Clay is a type of magnesium-aluminium silicate crystalloid hydric ore.
Clay comes from numerous different countries: Senegal, Morocco, India, China...
The chemical name for clay is magnesium-aluminium phyllosilicate.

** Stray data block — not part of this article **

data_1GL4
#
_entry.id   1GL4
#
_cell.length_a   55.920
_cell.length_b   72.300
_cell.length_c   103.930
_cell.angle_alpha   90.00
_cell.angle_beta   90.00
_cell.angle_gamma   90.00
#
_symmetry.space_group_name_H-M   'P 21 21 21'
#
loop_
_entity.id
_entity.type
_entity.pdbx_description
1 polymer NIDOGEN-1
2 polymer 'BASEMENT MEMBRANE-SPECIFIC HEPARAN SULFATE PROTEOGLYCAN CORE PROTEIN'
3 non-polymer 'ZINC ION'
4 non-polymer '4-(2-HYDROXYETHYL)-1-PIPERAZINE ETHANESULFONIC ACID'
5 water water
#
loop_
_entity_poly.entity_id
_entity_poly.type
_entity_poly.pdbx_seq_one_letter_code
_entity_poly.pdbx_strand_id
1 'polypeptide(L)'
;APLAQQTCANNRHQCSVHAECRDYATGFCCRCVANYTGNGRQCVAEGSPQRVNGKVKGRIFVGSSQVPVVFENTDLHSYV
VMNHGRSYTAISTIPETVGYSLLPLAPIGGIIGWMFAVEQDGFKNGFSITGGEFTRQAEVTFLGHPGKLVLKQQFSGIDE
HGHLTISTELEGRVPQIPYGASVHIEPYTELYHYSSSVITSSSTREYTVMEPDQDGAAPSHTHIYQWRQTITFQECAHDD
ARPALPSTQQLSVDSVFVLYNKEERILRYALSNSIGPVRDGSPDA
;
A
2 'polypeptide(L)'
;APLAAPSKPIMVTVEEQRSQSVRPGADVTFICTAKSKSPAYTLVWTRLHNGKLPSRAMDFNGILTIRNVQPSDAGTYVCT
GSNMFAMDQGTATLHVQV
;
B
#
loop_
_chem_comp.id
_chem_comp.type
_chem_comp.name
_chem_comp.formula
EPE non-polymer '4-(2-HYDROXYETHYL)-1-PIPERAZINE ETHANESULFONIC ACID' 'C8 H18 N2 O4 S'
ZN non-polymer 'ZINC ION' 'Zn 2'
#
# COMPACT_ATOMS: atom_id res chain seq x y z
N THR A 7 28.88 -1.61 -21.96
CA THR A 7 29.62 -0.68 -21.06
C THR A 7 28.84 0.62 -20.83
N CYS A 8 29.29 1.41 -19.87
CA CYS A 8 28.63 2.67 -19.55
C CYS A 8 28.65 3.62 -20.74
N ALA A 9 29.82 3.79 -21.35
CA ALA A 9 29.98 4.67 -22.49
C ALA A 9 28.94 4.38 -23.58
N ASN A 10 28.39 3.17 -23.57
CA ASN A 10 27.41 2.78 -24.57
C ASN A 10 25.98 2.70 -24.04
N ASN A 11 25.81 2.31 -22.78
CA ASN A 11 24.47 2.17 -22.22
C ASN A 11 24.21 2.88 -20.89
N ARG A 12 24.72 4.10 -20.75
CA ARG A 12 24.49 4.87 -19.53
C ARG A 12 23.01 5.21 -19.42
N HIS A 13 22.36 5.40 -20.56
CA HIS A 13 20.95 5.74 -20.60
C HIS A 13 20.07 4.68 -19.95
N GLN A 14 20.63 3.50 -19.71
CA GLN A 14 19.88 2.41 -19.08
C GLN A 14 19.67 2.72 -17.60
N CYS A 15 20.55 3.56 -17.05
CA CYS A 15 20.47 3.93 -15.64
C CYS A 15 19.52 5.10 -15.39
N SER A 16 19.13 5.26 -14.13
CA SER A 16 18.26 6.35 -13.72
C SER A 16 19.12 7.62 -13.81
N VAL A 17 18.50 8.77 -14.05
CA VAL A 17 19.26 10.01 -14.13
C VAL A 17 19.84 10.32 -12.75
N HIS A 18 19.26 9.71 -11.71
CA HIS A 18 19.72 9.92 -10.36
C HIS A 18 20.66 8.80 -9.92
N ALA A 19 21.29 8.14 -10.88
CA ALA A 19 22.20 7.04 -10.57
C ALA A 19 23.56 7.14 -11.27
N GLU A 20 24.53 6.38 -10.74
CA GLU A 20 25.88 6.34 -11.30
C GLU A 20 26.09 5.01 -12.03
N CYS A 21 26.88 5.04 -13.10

Clay is an important component in "Maya Blue” pigment. It was already used by the pre-Columbian Mesoamerican Maya civilisation on ceramics, sculptures and wall paintings. And, of course, it was also used in pottery making by the Maya peoples. When wet, the clay is malleable and can be easily formed into shape such as, for example, as a bowl or a cup. It hardens when dry. When the item is heated to a high temperature, chemical changes lead to the creation of ceramic. Mixed with water, the clay forms a gel that can be used in a wide range of applications due to its suspension, strengthening and bonding properties. Examples include: paint, adhesive, seals, filters, deodorant and flame retardants. Clay has been used in medicine since ancient times. The first use of clay was described on Mesopotamian clay tablets in around 2500 AC. Also, ancient Egyptians used clay as an anti-inflammatory and antiseptic agent. Today, clay is still frequently used in medicine. It is used as a face mask. When taken orally, it is capable of binding acids and toxins in the digestive tract. This is why it is found in anti-diarrhoea treatments. 1
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